“For you always have the poor with you…”

Wayne,

Here’s an essay by Christian blogger, Fred Clark, that discusses one of Jesus’ sayings quoted by a Republican Congressman from Kansas, “the poor you will always have with you.” Politically conservative Christians and politicians often cite this verse to express the idea that we can do nothing to help the poor.

Here’s Jesus’ full sentence from Mark 14: “For you always have the poor with you, and you can show kindness to them whenever you wish.”

Here’s the Congressman’s quotation from this Stat story: “Just like Jesus said, ‘The poor will always be with us,’” he said. “There is a group of people that just don’t want health care and aren’t going to take care of themselves.”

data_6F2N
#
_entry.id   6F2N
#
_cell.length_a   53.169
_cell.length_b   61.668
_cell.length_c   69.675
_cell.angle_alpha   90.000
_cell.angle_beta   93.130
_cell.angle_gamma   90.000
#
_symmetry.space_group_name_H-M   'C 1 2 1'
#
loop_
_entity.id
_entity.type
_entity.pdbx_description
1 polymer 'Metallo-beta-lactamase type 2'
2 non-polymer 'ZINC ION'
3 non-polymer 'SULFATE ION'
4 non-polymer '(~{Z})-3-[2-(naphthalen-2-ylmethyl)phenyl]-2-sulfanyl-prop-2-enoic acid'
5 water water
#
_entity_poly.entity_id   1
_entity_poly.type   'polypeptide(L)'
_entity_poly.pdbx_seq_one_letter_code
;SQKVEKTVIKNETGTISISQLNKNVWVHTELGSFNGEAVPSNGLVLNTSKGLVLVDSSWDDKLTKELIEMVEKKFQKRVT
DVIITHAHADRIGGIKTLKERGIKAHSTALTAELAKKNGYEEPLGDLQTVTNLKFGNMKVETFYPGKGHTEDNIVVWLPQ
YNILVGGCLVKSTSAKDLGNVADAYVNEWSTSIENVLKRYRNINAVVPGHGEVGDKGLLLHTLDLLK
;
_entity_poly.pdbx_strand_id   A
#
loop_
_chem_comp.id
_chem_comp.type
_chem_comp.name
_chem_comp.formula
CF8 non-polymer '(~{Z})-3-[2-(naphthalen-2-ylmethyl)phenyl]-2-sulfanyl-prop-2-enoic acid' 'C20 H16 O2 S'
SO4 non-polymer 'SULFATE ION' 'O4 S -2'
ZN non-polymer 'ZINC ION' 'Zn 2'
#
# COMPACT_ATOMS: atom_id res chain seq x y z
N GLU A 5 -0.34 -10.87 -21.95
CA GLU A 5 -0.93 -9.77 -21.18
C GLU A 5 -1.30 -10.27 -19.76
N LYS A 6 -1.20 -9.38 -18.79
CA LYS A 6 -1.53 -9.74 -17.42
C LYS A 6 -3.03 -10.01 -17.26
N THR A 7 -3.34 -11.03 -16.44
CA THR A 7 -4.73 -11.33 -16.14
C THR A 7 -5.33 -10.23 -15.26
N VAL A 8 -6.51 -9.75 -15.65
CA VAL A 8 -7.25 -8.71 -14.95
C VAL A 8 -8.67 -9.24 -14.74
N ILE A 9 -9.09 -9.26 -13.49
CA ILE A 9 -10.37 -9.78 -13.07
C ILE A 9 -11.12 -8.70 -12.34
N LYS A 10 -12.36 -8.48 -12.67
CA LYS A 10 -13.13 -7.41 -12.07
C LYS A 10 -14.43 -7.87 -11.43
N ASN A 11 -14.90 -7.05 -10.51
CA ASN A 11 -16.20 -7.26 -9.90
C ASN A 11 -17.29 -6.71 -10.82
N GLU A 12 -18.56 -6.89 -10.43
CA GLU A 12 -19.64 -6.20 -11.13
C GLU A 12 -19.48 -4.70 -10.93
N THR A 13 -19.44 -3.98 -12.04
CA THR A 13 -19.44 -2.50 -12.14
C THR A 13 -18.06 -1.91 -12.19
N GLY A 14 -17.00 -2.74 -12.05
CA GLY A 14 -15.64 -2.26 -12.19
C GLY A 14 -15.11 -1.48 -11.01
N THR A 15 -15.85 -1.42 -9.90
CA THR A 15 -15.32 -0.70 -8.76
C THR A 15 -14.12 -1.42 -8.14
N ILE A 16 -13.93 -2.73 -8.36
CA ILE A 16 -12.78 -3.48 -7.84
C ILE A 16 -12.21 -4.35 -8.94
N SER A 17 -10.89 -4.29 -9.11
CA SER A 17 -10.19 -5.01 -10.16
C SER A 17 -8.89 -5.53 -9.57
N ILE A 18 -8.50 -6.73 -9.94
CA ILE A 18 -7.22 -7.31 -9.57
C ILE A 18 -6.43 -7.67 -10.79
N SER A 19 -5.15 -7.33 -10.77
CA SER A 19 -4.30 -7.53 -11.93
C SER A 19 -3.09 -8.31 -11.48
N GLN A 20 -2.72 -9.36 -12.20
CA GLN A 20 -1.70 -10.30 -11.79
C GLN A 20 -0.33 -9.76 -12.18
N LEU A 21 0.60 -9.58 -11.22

Clark shows us Jesus’ complete sentence, not just the clause before the comma. This shows us that his meaning is opposite from that intended by these conservatives. Jesus is scolding some of his apparently pious followers. Jesus tells them that if they persist in false or misdirected piety, instead of helping those less fortunate than themselves, “the poor you will always have with you.” Clark recognizes that Jesus is citing verses from Deuteronomy, “the Scriptures.” Clark displays the relevant verses from Deuteronomy, instructions from the Lord to Jews to care for the widow, the orphan, the sick, the poor, and the outcast, even the alien in your midst, to prove what Jesus had in mind. It’s worth reading Clark’s essay. There is more to it than I’m mentioning here.